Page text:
The planned cap on UK household utility prices, recently unveiled by Prime Minister Theresa May, will add pressure on utility company margins, with Centrica and SSE being among the most exposed, according to Fitch Ratings.
The cap - first mooted on 4 October at the Conservative Party Conference - will cover utilities' standard variable tariffs (SVTs), which apply to more than half the households in the country.
This will be a significant expansion from existing price controls, which cover the 4 million households with prepayment meters, and which are due to be extended by the regulator Ofgem to a further 1 million vulnerable customers from February 2018.
The SVT cap may not be implemented until late 2018 and will last until the end of 2020, with the potential for an extension to 2023.
"Given the number of customer accounts that would be affected, utilities may respond by increasing the cost of their other tariffs. It could also reduce the benefits to consumers of switching to lower-cost suppliers and could slow the pace at which the biggest utilities have been losing customers to smaller rivals," Fitch wrote in a note to its clients.
Competition from smaller suppliers has intensified over the past few years and accelerated after the completion of a Competition and Market Authority review into the sector in 2016, which has led to market share losses and weakened margins among the largest suppliers.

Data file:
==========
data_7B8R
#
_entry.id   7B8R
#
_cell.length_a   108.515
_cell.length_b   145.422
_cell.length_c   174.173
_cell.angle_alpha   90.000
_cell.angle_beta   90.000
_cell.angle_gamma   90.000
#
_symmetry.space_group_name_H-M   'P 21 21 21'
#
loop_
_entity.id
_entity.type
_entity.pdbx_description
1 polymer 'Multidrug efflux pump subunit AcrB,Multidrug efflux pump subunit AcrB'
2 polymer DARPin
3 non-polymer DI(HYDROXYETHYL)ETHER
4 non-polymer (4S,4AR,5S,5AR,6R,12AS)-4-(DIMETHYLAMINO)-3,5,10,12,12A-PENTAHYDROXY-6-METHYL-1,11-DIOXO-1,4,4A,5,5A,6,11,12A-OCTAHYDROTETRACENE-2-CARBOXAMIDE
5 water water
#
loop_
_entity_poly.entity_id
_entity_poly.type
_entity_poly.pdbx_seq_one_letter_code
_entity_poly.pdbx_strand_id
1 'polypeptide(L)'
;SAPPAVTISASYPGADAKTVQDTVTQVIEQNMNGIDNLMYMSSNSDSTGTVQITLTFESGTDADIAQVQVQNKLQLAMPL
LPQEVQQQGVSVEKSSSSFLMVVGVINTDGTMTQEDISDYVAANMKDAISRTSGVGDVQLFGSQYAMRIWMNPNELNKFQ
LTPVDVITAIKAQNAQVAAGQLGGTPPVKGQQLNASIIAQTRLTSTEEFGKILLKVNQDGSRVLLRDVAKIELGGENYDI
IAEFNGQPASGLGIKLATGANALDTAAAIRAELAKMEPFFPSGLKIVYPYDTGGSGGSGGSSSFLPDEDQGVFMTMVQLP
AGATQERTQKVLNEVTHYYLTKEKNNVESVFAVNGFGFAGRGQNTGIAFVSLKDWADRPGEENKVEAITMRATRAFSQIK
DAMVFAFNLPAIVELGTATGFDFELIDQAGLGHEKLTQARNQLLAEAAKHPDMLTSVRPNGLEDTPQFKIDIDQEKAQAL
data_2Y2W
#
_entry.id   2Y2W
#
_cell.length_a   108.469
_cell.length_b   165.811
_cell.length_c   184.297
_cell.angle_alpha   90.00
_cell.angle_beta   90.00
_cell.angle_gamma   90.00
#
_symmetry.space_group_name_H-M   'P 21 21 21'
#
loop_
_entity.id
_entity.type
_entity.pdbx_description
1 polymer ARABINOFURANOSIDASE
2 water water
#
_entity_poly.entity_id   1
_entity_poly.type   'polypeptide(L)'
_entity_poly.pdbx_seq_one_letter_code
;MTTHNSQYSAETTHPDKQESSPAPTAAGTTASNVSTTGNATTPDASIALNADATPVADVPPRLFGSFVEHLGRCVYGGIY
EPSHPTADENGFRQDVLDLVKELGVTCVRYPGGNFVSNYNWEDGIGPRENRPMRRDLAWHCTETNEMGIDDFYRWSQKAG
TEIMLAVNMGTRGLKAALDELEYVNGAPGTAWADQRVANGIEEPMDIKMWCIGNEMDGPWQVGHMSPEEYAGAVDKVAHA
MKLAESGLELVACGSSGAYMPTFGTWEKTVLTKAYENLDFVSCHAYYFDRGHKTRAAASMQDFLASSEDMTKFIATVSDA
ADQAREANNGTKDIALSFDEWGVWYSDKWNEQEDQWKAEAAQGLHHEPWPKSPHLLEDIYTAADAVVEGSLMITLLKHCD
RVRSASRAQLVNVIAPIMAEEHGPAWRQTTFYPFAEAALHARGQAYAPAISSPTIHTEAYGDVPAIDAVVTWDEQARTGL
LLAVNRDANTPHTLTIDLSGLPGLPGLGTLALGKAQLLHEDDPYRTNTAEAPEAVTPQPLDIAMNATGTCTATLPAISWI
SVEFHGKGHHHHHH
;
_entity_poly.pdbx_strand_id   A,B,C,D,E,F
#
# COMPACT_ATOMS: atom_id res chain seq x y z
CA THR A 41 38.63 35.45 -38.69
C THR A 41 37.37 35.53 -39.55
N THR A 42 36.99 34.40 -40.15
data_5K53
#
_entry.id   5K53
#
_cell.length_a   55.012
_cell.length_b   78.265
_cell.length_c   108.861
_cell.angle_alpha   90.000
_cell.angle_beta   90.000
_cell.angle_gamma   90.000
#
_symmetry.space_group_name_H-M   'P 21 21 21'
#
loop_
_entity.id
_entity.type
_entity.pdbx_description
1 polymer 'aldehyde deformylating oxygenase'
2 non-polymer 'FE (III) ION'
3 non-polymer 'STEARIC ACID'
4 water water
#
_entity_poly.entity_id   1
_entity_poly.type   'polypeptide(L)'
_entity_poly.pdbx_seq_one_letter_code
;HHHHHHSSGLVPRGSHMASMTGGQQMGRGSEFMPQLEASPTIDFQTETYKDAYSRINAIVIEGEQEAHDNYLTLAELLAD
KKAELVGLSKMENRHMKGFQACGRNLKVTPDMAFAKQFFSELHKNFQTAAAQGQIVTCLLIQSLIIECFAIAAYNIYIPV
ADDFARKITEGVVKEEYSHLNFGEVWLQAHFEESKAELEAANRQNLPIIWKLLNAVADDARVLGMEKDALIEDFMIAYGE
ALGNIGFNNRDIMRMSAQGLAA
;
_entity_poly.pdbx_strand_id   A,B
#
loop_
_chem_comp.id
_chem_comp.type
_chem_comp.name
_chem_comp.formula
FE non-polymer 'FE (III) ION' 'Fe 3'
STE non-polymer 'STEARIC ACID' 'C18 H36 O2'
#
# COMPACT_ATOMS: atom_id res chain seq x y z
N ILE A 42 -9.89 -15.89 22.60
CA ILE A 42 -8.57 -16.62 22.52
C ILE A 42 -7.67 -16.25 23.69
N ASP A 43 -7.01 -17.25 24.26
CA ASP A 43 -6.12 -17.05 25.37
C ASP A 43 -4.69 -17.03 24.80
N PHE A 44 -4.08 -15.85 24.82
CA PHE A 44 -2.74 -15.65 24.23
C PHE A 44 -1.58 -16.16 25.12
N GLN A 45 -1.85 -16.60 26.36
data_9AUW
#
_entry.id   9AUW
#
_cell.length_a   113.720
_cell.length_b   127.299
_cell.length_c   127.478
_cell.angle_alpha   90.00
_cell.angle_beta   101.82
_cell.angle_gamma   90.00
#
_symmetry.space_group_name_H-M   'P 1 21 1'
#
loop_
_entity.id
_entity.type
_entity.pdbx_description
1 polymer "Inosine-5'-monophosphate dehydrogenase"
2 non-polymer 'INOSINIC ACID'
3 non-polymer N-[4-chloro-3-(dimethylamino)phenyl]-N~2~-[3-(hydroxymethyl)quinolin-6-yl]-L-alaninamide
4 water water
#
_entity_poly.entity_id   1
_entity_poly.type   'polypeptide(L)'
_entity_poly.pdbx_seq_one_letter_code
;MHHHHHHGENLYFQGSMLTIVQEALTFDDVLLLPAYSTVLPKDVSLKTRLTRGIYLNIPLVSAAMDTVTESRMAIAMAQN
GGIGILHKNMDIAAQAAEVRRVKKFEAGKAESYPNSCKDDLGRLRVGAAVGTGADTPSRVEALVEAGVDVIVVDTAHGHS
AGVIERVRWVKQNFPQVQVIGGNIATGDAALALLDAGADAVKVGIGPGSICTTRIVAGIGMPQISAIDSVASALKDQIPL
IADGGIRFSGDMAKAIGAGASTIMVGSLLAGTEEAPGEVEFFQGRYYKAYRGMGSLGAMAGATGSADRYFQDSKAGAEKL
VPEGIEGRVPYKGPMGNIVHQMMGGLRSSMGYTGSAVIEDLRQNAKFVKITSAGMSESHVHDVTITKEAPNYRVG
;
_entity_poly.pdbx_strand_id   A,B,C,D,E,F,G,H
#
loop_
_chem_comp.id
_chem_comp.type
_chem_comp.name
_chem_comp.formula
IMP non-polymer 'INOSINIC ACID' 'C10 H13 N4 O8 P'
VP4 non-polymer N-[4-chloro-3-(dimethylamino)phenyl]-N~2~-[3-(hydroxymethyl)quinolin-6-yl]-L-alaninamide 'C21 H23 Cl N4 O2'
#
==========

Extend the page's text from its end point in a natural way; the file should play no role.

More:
The ratings agency opined that the scale of the impact will depend upon the timing of implementation, and the level of the cap and any effects it has on competition.
It noted that Centrica (rated A-/Stable) and SSE (BBB+/Stable) are the most exposed of the big-six energy companies because they "derive a significantly higher proportion of their earnings from UK customer than their more diversified peers EdF (A-/Stable), E.ON (BBB+/Stable), Iberdrola (BBB+/Stable) and innogy (BBB+/Stable).
Both Centrica and SSE also have a high proportion (about 70%) of customers on SVTs.
Fitch observed that the draft bill would allow Ofgem to modify the tariff cap once it has been set, perhaps allowing for a relationship with wholesale prices like the existing PPM cap mechanism.
"But it will still weaken utilities' ability to adjust pricing on affected tariffs once the cap is in place, increasing their exposure to the risk of rising wholesale costs, or other changing market conditions," it concluded.